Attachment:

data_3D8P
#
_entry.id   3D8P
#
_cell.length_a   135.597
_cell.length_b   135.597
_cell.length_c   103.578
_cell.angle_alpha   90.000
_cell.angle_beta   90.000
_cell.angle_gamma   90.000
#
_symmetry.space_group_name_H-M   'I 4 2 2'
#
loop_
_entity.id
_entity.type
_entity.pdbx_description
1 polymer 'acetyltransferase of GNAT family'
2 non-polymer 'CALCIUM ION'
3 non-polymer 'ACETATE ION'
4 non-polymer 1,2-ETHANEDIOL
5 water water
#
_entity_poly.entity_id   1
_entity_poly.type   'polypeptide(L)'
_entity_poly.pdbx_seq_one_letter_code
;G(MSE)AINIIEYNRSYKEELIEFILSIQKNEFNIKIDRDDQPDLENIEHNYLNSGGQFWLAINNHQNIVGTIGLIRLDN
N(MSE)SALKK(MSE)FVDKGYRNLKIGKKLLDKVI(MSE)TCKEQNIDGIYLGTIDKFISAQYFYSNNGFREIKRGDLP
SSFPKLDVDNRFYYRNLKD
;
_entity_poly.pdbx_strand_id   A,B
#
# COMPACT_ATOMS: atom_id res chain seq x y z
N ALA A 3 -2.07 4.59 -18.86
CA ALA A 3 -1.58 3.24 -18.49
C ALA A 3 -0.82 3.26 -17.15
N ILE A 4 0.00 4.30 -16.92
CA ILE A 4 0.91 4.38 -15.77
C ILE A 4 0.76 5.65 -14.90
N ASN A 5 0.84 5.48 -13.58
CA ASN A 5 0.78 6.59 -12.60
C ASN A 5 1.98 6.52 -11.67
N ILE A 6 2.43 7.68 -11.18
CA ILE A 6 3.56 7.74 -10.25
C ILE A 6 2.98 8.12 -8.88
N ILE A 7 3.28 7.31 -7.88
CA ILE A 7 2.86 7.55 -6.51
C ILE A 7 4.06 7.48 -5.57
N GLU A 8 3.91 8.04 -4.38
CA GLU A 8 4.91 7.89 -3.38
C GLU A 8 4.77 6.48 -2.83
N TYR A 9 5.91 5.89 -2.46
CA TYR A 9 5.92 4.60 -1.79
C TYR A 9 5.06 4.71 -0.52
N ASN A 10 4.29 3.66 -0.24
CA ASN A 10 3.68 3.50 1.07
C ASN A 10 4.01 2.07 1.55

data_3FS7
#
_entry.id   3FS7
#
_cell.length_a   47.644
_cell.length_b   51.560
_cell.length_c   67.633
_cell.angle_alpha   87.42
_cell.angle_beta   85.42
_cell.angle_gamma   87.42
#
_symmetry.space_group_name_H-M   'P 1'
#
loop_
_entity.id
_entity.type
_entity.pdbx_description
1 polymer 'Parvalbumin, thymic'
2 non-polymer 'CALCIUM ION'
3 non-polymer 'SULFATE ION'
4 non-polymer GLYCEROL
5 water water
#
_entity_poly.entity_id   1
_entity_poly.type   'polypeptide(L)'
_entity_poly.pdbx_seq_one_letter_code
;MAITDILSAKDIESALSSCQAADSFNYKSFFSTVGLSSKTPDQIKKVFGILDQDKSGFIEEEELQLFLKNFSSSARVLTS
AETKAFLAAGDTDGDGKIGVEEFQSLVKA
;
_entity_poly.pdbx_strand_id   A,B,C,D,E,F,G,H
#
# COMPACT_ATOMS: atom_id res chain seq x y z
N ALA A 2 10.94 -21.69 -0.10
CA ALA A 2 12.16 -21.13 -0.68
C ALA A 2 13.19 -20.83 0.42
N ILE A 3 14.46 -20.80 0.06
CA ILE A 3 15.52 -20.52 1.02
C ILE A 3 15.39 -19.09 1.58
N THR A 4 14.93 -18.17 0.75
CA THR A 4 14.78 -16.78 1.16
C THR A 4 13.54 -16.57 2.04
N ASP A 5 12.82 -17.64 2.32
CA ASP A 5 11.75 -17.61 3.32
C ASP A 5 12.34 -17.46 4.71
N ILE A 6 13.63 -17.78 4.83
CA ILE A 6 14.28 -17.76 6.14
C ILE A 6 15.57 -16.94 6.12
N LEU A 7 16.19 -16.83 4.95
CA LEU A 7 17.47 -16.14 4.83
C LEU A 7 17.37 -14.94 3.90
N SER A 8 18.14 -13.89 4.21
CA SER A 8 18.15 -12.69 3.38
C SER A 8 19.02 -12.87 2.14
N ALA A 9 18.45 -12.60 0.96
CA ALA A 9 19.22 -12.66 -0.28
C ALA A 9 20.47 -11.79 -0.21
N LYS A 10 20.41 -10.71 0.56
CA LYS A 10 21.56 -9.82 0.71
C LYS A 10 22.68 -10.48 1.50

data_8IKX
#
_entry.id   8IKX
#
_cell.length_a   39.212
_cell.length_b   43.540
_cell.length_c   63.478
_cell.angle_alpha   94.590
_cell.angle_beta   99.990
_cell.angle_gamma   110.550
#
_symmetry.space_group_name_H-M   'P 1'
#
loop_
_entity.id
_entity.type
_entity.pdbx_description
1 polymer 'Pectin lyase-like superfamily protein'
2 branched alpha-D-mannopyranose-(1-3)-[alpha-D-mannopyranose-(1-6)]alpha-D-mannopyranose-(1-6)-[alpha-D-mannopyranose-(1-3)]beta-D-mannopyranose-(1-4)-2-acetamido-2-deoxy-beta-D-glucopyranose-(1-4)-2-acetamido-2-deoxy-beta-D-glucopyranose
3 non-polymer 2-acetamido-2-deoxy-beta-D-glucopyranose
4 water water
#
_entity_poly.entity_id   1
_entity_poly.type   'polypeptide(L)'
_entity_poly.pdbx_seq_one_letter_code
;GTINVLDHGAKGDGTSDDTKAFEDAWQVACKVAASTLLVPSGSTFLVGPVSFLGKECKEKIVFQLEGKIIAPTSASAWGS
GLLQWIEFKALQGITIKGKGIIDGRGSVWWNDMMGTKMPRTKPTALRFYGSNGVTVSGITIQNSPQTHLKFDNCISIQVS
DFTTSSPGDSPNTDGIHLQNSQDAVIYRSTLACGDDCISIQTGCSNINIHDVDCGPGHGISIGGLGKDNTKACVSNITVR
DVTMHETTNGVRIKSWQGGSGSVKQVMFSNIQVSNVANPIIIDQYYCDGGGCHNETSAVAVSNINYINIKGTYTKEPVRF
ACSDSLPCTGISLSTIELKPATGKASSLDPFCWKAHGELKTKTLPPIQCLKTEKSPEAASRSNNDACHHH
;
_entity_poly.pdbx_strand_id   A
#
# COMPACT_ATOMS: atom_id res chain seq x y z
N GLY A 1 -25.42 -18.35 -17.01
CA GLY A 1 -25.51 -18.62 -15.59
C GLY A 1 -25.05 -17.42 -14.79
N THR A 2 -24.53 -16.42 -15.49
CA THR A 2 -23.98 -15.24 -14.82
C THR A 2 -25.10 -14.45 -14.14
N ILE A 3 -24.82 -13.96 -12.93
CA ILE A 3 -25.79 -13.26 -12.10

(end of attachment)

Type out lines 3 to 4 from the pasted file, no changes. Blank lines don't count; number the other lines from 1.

_entry.id   3D8P
#